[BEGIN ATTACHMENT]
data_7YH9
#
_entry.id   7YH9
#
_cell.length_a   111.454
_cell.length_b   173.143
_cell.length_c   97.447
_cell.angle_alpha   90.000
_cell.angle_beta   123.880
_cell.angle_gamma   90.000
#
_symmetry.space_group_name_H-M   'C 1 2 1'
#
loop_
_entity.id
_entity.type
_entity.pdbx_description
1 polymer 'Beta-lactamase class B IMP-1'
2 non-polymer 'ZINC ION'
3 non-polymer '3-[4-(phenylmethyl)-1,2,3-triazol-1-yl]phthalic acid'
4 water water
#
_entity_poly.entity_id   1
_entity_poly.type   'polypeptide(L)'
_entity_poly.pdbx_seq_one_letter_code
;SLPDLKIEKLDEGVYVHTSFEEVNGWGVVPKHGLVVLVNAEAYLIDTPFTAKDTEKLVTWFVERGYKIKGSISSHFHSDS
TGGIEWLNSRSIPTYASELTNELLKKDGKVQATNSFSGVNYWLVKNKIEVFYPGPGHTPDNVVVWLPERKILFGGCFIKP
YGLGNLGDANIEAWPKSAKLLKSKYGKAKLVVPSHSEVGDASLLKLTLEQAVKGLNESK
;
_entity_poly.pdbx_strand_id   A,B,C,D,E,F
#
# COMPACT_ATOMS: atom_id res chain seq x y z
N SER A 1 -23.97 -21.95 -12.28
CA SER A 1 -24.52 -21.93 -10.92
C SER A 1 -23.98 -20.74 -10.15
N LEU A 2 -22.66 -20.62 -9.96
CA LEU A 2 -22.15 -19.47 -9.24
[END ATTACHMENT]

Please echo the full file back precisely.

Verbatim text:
data_7YH9
#
_entry.id   7YH9
#
_cell.length_a   111.454
_cell.length_b   173.143
_cell.length_c   97.447
_cell.angle_alpha   90.000
_cell.angle_beta   123.880
_cell.angle_gamma   90.000
#
_symmetry.space_group_name_H-M   'C 1 2 1'
#
loop_
_entity.id
_entity.type
_entity.pdbx_description
1 polymer 'Beta-lactamase class B IMP-1'
2 non-polymer 'ZINC ION'
3 non-polymer '3-[4-(phenylmethyl)-1,2,3-triazol-1-yl]phthalic acid'
4 water water
#
_entity_poly.entity_id   1
_entity_poly.type   'polypeptide(L)'
_entity_poly.pdbx_seq_one_letter_code
;SLPDLKIEKLDEGVYVHTSFEEVNGWGVVPKHGLVVLVNAEAYLIDTPFTAKDTEKLVTWFVERGYKIKGSISSHFHSDS
TGGIEWLNSRSIPTYASELTNELLKKDGKVQATNSFSGVNYWLVKNKIEVFYPGPGHTPDNVVVWLPERKILFGGCFIKP
YGLGNLGDANIEAWPKSAKLLKSKYGKAKLVVPSHSEVGDASLLKLTLEQAVKGLNESK
;
_entity_poly.pdbx_strand_id   A,B,C,D,E,F
#
# COMPACT_ATOMS: atom_id res chain seq x y z
N SER A 1 -23.97 -21.95 -12.28
CA SER A 1 -24.52 -21.93 -10.92
C SER A 1 -23.98 -20.74 -10.15
N LEU A 2 -22.66 -20.62 -9.96
CA LEU A 2 -22.15 -19.47 -9.24